by: Darren Baker [ ]
Originally published on:
When Bronco Models announced a 1/35th scale submarine the first thought through my mind was that will be big and I can tell you I was not wrong as it measures in at about 39 inches in length. The German U-XXIII Coastal Submarine was designed to operate in shallow water where larger subs could not, as they would make for good targets for Allied ships and aircraft. This type of submarine was the fastest submarine of the time with a surface speed of 9.7 knots and a submerged speed of 12.5 knots. The submarine was powered by a 572hp 6 cylinder diesel engine and a 572hp AEG electric motor, with an additional small 35hp motor referred to as a creeping motor, all driving a single shaft. The maximum range of the U-XXIII Coastal Submarines was 4800 kilometers which could be achieved at a speed of 8 knots when surfaced. The diminutive size of the U-XXIII Coastal Submarines in submarine terms meant that it could only carry two torpedoes, which had to be loaded externally, which did not stop them from being lethal. U-2336 is credited as the submarine to sink the last merchant ship of World War Two in European waters on the 7th of May 1945.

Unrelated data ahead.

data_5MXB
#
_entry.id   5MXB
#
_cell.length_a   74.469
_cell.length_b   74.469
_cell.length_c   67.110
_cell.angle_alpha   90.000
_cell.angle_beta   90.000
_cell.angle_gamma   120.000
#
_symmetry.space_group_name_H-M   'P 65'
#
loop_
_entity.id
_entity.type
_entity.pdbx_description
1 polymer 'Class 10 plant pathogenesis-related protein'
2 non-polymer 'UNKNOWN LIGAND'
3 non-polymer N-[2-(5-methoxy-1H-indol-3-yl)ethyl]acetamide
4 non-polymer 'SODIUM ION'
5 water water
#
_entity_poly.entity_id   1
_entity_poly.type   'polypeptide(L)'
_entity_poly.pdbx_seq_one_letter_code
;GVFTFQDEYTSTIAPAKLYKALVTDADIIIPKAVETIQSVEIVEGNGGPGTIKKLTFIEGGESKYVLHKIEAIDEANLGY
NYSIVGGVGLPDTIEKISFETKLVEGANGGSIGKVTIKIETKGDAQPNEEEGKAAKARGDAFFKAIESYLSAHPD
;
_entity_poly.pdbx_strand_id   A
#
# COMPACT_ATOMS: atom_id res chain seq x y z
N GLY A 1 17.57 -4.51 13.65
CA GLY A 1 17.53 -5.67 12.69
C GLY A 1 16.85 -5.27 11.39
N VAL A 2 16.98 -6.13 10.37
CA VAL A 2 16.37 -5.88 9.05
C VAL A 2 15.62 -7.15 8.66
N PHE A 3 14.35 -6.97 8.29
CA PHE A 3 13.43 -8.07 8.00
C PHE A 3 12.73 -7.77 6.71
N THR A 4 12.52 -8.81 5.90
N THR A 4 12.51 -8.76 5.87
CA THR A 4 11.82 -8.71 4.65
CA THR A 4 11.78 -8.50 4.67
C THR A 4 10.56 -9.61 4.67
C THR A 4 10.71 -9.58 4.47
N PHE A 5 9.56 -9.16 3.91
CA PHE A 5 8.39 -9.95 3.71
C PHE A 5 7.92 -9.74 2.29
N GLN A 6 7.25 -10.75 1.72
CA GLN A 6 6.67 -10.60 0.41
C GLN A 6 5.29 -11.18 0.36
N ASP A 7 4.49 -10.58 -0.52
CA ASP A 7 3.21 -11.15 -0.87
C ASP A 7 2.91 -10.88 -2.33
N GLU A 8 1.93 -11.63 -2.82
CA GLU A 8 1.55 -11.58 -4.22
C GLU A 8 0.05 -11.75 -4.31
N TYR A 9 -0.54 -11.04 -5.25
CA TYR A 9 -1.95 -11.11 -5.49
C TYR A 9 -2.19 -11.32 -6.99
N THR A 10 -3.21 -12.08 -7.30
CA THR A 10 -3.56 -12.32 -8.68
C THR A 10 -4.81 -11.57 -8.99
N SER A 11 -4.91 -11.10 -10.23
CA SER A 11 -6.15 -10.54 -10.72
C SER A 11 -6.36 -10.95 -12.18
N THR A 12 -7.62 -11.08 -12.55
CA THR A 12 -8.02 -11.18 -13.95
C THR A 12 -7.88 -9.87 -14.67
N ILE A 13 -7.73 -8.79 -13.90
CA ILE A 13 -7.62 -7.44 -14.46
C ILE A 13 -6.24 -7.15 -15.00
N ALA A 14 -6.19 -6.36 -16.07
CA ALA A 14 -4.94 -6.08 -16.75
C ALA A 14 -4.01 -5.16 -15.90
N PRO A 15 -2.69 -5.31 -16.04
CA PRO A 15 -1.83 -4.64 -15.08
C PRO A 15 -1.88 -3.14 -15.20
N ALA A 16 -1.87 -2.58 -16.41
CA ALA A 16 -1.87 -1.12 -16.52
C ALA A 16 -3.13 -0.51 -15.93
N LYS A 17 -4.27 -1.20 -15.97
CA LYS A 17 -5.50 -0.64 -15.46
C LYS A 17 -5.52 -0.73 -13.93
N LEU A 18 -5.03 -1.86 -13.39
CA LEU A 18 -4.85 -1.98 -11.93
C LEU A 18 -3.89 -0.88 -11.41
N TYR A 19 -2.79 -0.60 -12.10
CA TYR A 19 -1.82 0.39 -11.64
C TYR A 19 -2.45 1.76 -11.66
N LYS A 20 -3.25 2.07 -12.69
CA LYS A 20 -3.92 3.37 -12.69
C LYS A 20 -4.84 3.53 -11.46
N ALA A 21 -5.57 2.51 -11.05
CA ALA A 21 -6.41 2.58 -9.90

The model is packaged in a rather large and deep box which holds;
8 light grey sprues.
4 large hull moldings
2 large conning tower moldings
1 small clear sprue
1 large photo etched fret
1 glossy instruction booklet
2 small magnets
A color painting guide
A poster of the box art
A length of string
Upon opening the impressive sized box you will be confronted with some very large moldings of the hull, which are packaged as pairs in their own polythene bag and are held together with elastic bands. This has created one problem in that one of the moldings has been slightly distorted by the pressure from the elastic band where, at some time, the two sides became unlocked. This should not be a big issue as long as care is taken when cementing the halves together. The only other thing of note are the large injection points that remain after the moldings have been freed from the sprue, which will require careful removal to prevent damage to the casting and I suggest using a razor saw. The panel lines and overall detail is very good, but no more than we have come to expect from Bronco Models.